Margaret Renkl’s stunning ability to see
Nested within the splendid, Audubon-like illustrations of her brother Billy, Margaret Renkl’s poetic voice opens the soul. What begins unassumingly as a wee bit of meditative reading slowly lodges itself in the heart, spleen, and unexplored tender places. Then abrupt brutality intervenes: a starling hangs itself from the wire of the birdfeeder, a wild-eyed donkey stamps to its death in a burning barn, menacing men threaten violence at the edge of a peanut field, a cherished hatchling succumbs to a puncture wound to the head. And then there is refuge. The intermingling of family stories and natural wonder—like the act of holding out for solstice in the darkness, or Easter in Lent, or simply tomorrow in today—provides a resting place.
Late Migrations tells the truth. Sometimes it excoriates. Sometimes it miraculously transforms. Must beauty come at such cost? Renkl’s answer is yes.
Born into an Alabama family with a strong history of blindness, Renkl has a stunning ability to see. The ferocious lives of women in her family ring with a clarity that is lacking in the old, blurry, off-centered photographs she discovers. Babies are born in chamber pots, blue pills and electroshock therapy steal precious memories, children gradually learn that their mothers’ tears may not be their fault, and an enormous deadly attic fan haunts dreams in a way that will be understood by anyone who inhabited that dark, dire corner in a childhood home. A previously unpublished essay by Renkl’s grandmother lives in these pages alongside transcriptions of interviews, preserving the elegant cadence of a southern vernacular.
It is hard to say what will enamor readers more, the bird calls or the familial ones. Renkl wants to champion the bluejays and thwart the nest raiders while begrudgingly acquiescing that “the world is not large enough to contain so many cardinals.” Glimpses of freedom within natural constraint emerge in snow moons, migrating birds, and parents’ embarrassing veiled sexuality—their interlaced hands and their mysterious invocation of the “rhythm method that makes adults mad.”
Hers was a childhood house “with too many holes in it.” For this reason, Renkl’s wanderings through family history often leak into meditations on life and death in the natural world. She meanders through the life cycles of beloved humans and creatures at a similar pace. Ultimately, she shows, we cannot keep anything safe. She reminds us of what’s obvious but readily forgotten in the strain of daily tasks: the heart will inevitably break. When we care for our elders, she writes, “the end of caregiving isn’t freedom. The end of caregiving is grief.”
These brief essays are best parceled out in bits. When Renkl’s words are rushed, the rhythm gets old and loses its meditative quality. An intermittent swear word or an anecdote about a bullied child comes off as flat, morphing into the mechanical. Late Migrations asks a certain posture of readers, stretching thresholds for attentiveness.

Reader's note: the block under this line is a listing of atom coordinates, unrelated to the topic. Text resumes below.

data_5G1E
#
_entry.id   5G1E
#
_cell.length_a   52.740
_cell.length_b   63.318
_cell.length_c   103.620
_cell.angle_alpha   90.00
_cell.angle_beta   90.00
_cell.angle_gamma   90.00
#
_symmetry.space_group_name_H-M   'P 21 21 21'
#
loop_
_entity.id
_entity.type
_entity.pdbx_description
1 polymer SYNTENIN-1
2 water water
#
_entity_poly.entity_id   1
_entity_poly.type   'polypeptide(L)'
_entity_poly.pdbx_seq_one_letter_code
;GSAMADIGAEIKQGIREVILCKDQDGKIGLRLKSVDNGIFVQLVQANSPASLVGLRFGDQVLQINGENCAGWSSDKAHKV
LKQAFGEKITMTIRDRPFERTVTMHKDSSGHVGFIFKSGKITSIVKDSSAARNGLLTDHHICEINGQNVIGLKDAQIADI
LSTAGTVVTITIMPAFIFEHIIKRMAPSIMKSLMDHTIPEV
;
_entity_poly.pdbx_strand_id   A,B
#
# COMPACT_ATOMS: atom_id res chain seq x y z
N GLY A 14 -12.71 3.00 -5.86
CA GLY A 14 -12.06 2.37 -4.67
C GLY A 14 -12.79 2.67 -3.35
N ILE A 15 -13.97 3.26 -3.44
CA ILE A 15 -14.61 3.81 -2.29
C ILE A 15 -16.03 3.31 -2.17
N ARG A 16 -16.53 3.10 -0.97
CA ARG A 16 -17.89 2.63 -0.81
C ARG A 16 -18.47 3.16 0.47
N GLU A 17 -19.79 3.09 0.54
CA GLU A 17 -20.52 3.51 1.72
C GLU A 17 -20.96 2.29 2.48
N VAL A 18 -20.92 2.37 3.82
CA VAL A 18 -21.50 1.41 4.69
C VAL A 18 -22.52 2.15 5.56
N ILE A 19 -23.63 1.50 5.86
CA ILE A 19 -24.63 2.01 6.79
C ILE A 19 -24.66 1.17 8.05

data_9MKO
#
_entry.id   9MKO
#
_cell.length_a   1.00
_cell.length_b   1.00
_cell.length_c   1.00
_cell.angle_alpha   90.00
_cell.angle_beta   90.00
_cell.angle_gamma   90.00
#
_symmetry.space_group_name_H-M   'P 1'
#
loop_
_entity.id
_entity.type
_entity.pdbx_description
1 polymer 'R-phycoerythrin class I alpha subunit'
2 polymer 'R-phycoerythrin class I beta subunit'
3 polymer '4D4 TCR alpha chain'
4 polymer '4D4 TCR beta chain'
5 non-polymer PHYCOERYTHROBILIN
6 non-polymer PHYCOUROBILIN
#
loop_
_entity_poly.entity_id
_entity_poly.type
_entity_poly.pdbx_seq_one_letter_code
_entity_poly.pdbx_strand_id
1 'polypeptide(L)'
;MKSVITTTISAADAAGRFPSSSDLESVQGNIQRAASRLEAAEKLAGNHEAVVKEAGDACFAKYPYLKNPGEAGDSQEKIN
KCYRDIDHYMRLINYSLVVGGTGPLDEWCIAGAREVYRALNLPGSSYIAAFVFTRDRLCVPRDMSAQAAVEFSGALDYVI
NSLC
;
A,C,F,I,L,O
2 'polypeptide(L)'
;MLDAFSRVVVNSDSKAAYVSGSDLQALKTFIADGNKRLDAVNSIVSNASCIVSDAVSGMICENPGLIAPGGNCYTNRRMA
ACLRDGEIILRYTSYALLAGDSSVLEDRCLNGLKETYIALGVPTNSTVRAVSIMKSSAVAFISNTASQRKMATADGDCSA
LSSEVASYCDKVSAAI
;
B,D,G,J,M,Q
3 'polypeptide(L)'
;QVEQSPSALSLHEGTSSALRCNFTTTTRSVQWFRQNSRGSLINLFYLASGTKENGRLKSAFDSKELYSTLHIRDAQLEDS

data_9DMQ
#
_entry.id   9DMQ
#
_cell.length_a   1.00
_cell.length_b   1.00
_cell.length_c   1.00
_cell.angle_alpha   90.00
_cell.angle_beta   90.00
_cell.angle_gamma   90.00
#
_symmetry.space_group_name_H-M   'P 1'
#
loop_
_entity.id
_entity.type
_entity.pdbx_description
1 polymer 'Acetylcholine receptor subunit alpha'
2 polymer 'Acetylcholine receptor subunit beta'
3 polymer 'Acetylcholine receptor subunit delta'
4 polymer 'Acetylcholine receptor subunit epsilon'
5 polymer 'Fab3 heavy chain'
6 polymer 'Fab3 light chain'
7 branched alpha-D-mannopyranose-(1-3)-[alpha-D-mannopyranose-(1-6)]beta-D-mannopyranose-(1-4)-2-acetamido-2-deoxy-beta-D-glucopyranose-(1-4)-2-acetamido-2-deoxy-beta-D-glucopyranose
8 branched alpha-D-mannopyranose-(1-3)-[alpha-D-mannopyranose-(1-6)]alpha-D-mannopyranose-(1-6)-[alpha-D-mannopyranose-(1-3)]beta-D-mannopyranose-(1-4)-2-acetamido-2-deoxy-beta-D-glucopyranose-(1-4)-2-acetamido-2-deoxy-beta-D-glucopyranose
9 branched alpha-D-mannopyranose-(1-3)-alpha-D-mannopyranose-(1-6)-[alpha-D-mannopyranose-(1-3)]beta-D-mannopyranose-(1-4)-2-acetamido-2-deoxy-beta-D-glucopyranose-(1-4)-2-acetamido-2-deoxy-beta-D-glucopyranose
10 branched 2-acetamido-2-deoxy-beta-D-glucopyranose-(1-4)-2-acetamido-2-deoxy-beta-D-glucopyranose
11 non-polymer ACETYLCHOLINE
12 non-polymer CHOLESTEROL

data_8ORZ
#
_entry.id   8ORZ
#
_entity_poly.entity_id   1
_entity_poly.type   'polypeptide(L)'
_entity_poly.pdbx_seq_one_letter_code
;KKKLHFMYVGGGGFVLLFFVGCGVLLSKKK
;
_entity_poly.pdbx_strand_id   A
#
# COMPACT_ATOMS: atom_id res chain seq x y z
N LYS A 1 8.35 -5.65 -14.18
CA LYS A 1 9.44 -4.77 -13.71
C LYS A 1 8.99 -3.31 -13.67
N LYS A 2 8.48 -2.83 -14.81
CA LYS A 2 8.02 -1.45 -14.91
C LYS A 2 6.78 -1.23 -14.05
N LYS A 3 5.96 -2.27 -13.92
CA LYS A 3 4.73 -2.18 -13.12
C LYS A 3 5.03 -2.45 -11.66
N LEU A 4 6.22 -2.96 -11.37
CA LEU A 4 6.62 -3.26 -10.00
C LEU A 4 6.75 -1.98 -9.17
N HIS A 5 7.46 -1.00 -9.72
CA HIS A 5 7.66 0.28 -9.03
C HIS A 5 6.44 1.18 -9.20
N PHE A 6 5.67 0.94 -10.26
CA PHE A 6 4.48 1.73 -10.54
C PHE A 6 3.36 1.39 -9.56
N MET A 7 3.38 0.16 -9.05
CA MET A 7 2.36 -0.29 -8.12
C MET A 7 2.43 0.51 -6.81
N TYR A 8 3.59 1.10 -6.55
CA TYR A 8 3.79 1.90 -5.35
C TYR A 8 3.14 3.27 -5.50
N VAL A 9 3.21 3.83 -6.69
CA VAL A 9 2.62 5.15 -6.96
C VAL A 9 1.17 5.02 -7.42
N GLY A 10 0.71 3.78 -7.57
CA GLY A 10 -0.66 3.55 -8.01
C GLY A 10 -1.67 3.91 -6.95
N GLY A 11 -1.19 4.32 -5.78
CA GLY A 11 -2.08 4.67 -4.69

For those who rapturously read the works of American gems like Annie Dillard, Edward Abbey, and Wendell Berry, Renkl’s reflections will join them conspiratorially. She highlights a celebrated Dillard essay on the eclipse and seeks to test its mystic hypothesis. Like other American naturalists, Renkl sees trees conspiring to induct her into their wonder. A sunset can break open our consciousness, she writes, for “only at twilight can an ordinary mortal walk in light and dark at once.”
Renkl hints that she knows the power of her small stories. She recalls that her sister’s deepest desire during their childhood nighttime ritual was for more of Renkl’s magical tales: “Her not asleep, Mama. Her just thinking of a story.”
Renkl’s images and anecdotes will return to readers at odd times. They’ll migrate, like the title suggests. Her saturated detail is the difference between the story of one dead Syrian boy washed onto shore that “keeps us awake at night with grief” and the millions of other refugees whose presence “seems more like a math problem.” She crafts new terms, like the “heavy bored” child in church who distracts herself by building universes out of her grandmother’s mottled skin. “Unleaving,” Renkl writes, should exist, for it could bring us to the time when the universe reveals itself to us as we listen for “the sound of trees giving themselves over to night.”
Late Migrations is a gift, and fortunate readers will steal away to a beloved nook or oasis to commune with its riches. Or they will simply dig into it, unprepared, like the mother with no gardening tools who determinedly pulls weeds until the ground blossoms. They might entrust it to fellow seekers they believe can handle its power. Consecrated, they’ll leave initiated into an art of observation lived beautifully in richness, connection, worry, and love.